Aerospace Degree Lifts Off

The aerospace engineering program has taken flight at Rutgers School of Engineering with the graduation of its first degree recipients.

Eight students received Bachelor of Science degrees in Aerospace Engineering at commencement in May; that number is expected to jump to 50 in 2019 and 60 in 2020, said Assimina Pelegri, undergraduate program director for mechanical and aerospace engineering.  Rutgers is the first public school in the state to offer the degree and joins other high-profile schools in the Big Ten Conference in doing so.

The aerospace program started admitting juniors, most of whom began studying mechanical engineering, in the fall of 2016. It was clear that the demand for the degree was there: Interest in drones and other aerospace technology is robust, the job market in aircraft design is growing, and more than 60 students each year sought Aerospace Engineering Certificates from Rutgers as part of their engineering degrees.

Jason Lyons had planned to get the certificate and seized the opportunity to be among the first to earn the full-fledged degree. “It’s exciting for us and the university,” said Lyons, of Hunterdon County. “I’ve always had a passion for flight and engineering. It just seemed like a natural path for me.”

Rutgers offers the only public aerospace degree within a 200-mile radius and the School of Engineering was well-positioned to launch the program, said Pelegri.  A substantial number of faculty have aerospace engineering doctorates and Weeks Hall, the new SOE building, now under construction, can comfortably accommodate laboratory and flight testing facilities needed for the success of the program, she said.

Rutgers is one of six FAA-designated test sites for advancing the integration of drones into national airspace and the new Emil Buehler Aerospace Lab features a state-of-the-art, Mach 3.45, supersonic wind tunnel (SWT) facility.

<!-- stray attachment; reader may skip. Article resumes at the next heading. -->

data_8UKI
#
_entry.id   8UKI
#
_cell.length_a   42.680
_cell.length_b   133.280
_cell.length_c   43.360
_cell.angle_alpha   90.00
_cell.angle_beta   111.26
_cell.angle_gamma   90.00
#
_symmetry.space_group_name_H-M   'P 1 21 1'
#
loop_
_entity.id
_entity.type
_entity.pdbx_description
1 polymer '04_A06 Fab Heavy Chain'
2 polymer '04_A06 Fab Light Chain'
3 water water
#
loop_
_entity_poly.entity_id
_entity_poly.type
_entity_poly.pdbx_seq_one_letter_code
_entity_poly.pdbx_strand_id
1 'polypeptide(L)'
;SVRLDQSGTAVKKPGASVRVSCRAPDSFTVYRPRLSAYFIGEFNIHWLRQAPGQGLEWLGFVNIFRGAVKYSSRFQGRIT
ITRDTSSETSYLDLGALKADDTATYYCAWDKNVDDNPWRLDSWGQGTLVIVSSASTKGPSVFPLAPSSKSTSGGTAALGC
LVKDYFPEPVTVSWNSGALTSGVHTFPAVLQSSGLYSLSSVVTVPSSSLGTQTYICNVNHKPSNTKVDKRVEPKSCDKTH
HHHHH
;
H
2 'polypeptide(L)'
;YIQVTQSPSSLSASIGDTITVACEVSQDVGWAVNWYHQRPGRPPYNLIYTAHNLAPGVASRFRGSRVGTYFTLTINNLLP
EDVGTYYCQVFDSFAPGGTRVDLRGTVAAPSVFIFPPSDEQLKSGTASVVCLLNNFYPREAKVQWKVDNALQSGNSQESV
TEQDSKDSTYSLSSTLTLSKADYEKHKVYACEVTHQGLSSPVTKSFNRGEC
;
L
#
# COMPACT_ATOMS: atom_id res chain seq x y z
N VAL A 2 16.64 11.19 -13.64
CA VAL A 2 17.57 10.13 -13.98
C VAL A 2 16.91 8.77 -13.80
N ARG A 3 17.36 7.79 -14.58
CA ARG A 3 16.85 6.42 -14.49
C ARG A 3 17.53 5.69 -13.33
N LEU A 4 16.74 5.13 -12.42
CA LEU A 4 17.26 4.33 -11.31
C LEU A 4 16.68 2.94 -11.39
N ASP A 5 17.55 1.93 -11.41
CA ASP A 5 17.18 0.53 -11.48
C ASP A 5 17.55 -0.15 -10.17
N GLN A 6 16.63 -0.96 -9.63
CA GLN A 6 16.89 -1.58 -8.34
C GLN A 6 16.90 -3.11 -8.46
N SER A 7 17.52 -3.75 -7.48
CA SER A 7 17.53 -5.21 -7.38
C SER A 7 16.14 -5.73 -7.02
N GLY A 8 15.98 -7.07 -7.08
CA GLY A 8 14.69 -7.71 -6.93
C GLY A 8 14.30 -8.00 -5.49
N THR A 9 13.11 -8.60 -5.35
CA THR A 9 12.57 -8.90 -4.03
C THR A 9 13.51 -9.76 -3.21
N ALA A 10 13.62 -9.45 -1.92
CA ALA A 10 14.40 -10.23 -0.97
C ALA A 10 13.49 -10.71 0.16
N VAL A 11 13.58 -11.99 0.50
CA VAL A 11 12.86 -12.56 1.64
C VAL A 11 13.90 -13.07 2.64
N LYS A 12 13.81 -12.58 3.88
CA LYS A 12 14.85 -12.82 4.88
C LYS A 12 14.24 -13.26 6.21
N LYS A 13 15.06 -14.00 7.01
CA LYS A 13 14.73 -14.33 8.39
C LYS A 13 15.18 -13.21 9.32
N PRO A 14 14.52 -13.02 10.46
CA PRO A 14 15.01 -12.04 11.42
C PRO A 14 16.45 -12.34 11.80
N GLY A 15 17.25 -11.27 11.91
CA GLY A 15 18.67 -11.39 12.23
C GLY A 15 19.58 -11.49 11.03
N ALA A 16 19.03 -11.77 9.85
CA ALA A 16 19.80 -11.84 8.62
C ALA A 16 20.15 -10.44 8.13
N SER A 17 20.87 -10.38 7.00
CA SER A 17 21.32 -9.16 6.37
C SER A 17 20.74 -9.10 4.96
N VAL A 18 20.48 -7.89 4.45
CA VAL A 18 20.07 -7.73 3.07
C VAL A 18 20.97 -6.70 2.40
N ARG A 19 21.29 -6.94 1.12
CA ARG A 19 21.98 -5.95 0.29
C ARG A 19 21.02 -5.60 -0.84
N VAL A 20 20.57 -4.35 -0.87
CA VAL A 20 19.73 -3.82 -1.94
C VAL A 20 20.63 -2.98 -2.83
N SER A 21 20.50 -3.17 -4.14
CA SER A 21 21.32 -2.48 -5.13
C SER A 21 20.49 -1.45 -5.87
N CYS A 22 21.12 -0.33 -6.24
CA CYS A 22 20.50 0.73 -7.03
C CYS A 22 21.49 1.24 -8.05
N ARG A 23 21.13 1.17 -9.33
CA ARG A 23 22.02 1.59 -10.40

The aerospace curriculum includes courses in spacecraft mission design, aerospace structures, aircraft flight dynamics, orbital mechanics, and more. A year-long senior design project, in which students work in teams to develop aerospace prototypes, caps the program. In addition to the bachelor’s degree, the department also is offering a five-year dual degree master’s program in mechanical and aerospace engineering and a B.S. coupled with a Master’s in Business Administration.

Eli Weiss said being part of the senior design team of the inaugural class was both challenging and fun.  He gave props to the “passionate” faculty at the SOE.  “Some of the classes were really a struggle but they gave me skills that go beyond engineering,” he said. Degree in hand, Weiss is now interviewing at aerospace firms and hopes to relocate to Los Angeles, near his family.

Faculty have worked to cultivate pipelines to industry and recruit underrepresented students, like women and minorities, to engineering, Pelegri said. Alice Tchoudov is on track to be the program’s first female graduate in December. She did a co-op at UTC Aerospace Systems in Troy, OH in 2016 where she worked on testing breaks and wheels for aircrafts.  This summer she has a paid internship at Northrop Grumman Corporation, the global aerospace and defense technology company, in San Diego.

Tchoudov, of Pine Beach, said she’s not intimidated about entering a male-dominated profession and found great support in the Rutgers’ chapters of the Society for Women in Engineering and Theta Tau, the coed engineering fraternity. She is leading a team of a half-dozen men in her senior design program and is heartened by the fact that Rutgers’ program director, Pelegri, is female.  “I look up to her, I think that’s great,” said Tchoudov, clearly excited about the profession she’s chosen. “I just want to work in the aerospace industry in some way, shape or form.”